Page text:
Two perspectives on elephant poaching in Africa

"The way we treat humanity is directly tied to the fate of these elephants." There are some complicated truths about how Kenya is failing to protect its elephants against the ivory trade.

What are the consequences of the ivory?

According to the International Union for Conservation of Nature Africa lost nearly 100,000 elephants between 2006 and 2015 from poaching. Filmmaker Jon Kasbe spent almost 4 years in Kenya documenting poaching through the eyes of an ivory dealer, “X” and a wildlife ranger, Asan, for his film When lambs become lions. “X” and Asan maintain a good relationship, despite their jobs — rangers would be out of a job without poachers.

Becoming endangered

“At the core of this, like this is about elephants. But underneath, It's really a human issue. And I think the way we treat humanity is directly tied to the way that the fate of these elephants ends up. The bush law has kind of been "if a ranger sees someone near an elephant with weapons, they can shoot them on sight, and they can shoot to kill. And there's no repercussions for that. It's interesting because both sides have very similar motivations. Everyone is trying to feed their kids. They're all trying to survive. No one is really feeling like they're coming out on top in this situation. The two sides talk a lot. They're all friends. They all know each other. And also, the two sides are very interchangeable. Poachers become rangers and rangers will sometimes go back to poaching. They're very conscious of the social and political pressure from the international world. I think when the president of Kenya burned, you know, over 150 million dollars’ worth of ivory as a symbol of having no acceptance of poaching whatsoever, it sent a shockwave through the community,” Jon Kasbe tells Brut.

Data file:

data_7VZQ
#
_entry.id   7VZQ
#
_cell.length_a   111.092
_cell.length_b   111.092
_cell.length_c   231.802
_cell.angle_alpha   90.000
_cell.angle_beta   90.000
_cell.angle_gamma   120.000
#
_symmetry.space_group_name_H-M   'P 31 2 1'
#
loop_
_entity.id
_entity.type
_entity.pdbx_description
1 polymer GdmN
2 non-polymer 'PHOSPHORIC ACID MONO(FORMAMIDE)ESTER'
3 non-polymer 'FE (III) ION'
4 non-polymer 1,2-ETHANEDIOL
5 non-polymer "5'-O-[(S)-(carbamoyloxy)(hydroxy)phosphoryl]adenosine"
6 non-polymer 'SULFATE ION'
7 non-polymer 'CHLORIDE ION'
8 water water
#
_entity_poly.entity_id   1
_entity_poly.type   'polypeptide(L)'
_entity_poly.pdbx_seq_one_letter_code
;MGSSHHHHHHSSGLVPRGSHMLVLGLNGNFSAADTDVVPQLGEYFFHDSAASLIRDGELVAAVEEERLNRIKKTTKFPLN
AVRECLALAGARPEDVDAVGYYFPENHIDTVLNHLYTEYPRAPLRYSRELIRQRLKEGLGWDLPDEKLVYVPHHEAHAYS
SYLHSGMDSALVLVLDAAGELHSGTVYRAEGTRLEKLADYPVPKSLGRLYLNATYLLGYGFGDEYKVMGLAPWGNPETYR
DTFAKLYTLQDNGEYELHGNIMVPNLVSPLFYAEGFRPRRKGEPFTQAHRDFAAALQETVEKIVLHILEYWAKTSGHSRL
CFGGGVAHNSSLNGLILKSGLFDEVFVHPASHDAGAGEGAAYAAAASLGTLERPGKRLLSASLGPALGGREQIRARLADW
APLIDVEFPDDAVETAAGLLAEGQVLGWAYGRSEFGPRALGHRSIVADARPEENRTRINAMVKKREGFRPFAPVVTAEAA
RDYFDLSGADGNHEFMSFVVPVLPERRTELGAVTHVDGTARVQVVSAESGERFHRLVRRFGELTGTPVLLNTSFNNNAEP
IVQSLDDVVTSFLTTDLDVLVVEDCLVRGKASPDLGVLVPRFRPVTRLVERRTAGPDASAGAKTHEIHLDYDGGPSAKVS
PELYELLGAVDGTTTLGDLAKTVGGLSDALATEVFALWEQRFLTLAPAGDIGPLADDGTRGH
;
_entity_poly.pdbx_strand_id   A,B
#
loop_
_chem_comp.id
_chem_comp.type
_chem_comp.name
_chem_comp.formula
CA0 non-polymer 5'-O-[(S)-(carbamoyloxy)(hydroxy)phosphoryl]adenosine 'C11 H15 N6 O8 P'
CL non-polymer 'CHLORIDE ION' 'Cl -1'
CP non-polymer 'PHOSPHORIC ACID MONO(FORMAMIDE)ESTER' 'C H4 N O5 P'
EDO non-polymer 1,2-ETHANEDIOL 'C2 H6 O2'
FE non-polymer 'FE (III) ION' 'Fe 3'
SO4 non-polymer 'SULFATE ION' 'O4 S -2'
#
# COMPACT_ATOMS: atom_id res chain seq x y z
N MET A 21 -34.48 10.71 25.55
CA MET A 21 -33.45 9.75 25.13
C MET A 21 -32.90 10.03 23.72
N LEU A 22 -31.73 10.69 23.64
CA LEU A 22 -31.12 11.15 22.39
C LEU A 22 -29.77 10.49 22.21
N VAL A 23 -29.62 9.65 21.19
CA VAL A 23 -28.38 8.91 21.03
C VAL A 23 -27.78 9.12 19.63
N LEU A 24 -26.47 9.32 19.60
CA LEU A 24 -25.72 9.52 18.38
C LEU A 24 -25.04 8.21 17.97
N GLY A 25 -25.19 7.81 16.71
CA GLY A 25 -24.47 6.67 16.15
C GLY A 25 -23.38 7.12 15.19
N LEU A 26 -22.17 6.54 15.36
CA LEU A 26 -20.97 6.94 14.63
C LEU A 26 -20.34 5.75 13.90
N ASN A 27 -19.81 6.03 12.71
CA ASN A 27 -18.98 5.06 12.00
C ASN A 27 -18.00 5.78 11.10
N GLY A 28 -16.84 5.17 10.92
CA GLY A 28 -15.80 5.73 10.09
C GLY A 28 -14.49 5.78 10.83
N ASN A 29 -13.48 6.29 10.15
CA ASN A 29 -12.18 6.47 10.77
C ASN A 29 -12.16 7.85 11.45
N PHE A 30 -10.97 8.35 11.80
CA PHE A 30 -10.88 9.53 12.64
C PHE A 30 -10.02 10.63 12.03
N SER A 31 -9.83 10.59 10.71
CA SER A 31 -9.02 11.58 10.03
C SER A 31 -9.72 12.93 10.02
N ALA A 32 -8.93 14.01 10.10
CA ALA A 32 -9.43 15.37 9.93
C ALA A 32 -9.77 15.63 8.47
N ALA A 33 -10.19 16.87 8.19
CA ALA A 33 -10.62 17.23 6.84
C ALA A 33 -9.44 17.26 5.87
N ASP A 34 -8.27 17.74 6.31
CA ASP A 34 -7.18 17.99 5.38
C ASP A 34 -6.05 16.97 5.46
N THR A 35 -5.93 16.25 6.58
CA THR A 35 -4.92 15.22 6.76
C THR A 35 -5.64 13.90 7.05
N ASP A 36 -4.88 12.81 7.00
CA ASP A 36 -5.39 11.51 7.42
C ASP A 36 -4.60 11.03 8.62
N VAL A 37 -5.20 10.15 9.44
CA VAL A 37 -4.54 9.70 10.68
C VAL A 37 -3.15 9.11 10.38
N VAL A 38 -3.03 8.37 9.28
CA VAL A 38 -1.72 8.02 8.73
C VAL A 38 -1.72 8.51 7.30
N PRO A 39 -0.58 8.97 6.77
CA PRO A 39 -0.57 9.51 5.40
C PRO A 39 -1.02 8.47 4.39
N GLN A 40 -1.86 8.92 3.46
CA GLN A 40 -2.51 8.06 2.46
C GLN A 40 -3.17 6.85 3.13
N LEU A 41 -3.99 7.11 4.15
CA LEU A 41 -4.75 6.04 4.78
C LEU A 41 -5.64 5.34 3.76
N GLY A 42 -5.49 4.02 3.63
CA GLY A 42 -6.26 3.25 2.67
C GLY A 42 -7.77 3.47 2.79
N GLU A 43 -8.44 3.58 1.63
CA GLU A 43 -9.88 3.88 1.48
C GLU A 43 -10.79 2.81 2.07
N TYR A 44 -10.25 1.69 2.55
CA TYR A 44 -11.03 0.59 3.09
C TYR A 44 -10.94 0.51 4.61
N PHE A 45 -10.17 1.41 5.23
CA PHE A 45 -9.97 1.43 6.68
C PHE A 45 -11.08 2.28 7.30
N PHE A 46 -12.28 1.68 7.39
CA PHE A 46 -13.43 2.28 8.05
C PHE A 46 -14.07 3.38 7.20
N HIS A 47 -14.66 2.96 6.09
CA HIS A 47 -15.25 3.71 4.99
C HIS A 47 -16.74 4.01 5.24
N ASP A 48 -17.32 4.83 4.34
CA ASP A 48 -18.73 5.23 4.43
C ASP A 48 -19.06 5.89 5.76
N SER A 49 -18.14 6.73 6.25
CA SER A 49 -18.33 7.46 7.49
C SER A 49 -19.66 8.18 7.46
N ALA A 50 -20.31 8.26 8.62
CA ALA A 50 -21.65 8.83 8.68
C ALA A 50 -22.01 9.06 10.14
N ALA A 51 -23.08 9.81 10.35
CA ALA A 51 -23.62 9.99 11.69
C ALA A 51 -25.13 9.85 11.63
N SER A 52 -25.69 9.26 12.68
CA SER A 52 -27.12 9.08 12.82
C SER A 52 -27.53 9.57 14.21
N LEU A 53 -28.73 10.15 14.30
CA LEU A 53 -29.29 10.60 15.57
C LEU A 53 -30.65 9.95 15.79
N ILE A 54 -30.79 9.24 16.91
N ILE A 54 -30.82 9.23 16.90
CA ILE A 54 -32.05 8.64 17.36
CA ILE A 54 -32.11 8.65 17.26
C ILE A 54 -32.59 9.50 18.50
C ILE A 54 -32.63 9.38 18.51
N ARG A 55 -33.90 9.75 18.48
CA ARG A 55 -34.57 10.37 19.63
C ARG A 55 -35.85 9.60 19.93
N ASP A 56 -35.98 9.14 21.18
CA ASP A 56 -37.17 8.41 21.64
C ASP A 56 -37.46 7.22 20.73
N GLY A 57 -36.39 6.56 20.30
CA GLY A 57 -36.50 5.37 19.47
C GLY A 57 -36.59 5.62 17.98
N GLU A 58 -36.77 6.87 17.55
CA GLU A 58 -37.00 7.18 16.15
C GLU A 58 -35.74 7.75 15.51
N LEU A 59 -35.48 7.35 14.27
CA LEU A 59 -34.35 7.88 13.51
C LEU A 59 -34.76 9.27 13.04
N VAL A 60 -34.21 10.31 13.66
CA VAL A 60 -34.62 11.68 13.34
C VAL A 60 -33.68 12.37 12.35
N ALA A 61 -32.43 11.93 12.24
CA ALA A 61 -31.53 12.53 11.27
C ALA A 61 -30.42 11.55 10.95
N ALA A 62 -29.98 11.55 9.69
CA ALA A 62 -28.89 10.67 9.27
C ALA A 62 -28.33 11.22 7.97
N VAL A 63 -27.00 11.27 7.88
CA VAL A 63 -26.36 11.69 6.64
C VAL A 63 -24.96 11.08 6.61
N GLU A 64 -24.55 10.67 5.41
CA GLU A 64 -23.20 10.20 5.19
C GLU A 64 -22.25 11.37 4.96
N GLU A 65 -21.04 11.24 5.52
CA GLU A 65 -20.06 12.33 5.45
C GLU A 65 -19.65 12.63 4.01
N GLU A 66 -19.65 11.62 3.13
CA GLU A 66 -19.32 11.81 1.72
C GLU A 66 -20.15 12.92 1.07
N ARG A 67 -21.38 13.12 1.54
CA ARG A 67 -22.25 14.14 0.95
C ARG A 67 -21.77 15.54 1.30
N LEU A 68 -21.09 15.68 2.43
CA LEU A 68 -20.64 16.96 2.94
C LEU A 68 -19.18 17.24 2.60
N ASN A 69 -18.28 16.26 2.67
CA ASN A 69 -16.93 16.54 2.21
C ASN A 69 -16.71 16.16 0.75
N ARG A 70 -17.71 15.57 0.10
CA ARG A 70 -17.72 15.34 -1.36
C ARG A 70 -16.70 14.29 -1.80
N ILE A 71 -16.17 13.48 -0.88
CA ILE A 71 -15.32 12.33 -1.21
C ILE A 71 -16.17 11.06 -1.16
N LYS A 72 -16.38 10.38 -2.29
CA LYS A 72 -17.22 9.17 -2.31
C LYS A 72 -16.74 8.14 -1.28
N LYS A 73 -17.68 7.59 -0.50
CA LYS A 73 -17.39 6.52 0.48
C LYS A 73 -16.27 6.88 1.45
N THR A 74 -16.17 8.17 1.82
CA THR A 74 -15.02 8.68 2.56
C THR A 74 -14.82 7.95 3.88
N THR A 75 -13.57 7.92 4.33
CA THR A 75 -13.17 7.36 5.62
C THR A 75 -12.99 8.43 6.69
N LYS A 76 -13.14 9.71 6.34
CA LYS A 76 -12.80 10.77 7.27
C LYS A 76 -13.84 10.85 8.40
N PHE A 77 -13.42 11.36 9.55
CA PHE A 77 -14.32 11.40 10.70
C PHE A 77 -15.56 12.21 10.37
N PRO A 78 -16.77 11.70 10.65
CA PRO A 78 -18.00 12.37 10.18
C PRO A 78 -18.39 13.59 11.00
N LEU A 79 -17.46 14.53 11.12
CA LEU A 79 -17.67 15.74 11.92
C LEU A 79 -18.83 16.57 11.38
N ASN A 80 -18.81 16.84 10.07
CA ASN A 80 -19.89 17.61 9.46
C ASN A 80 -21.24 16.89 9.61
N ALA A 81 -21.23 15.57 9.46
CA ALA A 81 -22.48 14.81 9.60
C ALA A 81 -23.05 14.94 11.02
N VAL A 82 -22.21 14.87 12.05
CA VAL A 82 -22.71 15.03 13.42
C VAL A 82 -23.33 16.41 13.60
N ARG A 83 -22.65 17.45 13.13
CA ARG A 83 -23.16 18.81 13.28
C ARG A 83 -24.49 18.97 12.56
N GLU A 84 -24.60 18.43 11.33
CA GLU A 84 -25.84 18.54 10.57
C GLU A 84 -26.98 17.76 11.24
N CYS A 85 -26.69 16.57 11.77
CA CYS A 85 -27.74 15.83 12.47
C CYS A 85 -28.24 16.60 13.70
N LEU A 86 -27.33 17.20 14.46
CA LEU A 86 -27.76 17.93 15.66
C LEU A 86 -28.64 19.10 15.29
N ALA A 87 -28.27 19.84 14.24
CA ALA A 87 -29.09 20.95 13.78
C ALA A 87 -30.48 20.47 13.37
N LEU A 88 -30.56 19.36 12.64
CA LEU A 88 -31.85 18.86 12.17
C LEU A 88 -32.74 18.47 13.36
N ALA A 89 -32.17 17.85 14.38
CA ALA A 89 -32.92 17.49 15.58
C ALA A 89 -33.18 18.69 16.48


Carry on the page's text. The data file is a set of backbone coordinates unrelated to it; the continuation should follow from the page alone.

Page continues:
Poaching in decline

Elephant hunting has been illegal in Kenya since 1973. According to the International Union for Conservation of Nature Africa lost nearly 100,000 elephants between 2006 and 2015 from poaching. As stated in Nature Communications a recent study found the number of elephants dying from poaching is in decline.

Brut.

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Brut.
December 11, 2019 9:13 PM